[News] Mahmoud Darwish: From Galilee to the world

Anti-Imperialist News news at freedomarchives.org
Mon Mar 15 16:23:08 EDT 2021


https://www.newframe.com/mahmoud-darwish-from-galilee-to-the-world/ Mahmoud
Darwish: From Galilee to the world
By: Richard Pithouse <https://www.newframe.com/writer/richard-pithouse/> -13
Mar 2021
------------------------------

Mahmoud Darwish is one of the great poets of the 20th century. Like Pablo
Neruda, he could read in a stadium: once drawing 25 000 in Beirut, a city
that is, he wrote, “the smell of the sun, sea, smoke, and lemons”.

Born in the village of Al-Birweh in Galilee in 1941, his family fled to
Lebanon in 1948 when their village was razed by the Israeli military during
the Nakba. In his mid-60s Darwish would recall that “in one disastrous
hour, history like a bold thief came through a door, and the present left
by a window”.

A year after the destruction of Al-Birweh the family returned to Israel,
too late to be considered Arab Israelis. His once prosperous father had to
become a farm labourer. Darwish recited his first poem – a political poem –
at the age of eight, and at 17 had achieved a public voice as a poet, a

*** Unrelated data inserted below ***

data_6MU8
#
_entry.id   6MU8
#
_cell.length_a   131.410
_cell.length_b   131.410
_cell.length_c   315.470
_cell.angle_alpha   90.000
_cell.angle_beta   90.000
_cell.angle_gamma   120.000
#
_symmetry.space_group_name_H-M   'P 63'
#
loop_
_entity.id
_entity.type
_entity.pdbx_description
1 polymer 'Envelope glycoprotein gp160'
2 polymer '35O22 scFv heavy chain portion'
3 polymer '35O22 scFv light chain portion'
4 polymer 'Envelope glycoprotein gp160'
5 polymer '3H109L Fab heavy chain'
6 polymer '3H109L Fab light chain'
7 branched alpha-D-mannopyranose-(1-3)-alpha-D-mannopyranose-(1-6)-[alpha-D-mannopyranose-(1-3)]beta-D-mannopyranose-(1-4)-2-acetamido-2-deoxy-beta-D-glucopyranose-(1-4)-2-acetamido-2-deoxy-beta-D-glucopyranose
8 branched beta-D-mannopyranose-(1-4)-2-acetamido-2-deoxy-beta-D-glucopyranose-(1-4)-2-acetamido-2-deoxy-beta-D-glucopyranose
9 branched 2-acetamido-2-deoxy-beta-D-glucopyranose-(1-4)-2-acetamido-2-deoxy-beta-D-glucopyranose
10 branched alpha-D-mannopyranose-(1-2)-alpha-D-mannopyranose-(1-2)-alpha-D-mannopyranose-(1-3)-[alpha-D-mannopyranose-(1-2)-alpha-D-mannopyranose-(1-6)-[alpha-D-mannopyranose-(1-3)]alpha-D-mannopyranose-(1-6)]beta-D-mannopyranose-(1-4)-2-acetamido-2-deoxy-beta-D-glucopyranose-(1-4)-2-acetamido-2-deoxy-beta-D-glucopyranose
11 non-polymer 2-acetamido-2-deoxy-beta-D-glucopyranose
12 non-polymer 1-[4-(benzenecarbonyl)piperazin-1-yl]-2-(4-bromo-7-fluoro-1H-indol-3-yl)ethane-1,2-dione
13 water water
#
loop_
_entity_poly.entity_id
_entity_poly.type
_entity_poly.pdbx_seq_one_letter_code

very political poet writing in classical Arabic style and primarily
concerned with the Nakba.

In his 20s, inspired by a new generation of poets writing in Arabic, as
well as poets like Arthur Rimbaud – the teenage poet of the Paris Commune
for whom the poet must commit to “a long, systematic derangement of all the
senses” – Darwish began to break from classical forms. For almost 40 years
he would offer an extraordinarily abundant and brilliantly kaleidoscopic
poetry of pomegranates, doves, gazelles, olives, salt, blood, love, lust,
Jerusalem, Damascus, Andalusia, trees, butterflies, rivers, coffee,
memories, dreams, home, rifles, tanks and mourning.
*Young life and work*

At 22 he fell into a heady love affair with Tamar Ben Ami, a Jewish
communist:

*Rita’s name was a feast in my mouth*
*Rita’s body was a wedding in my blood*

But, of course, this love was intolerable to a racist state:


*Between Rita and my eyes There is a rifle*
*…*
*And I remember Rita *
*The way a sparrow remembers its stream*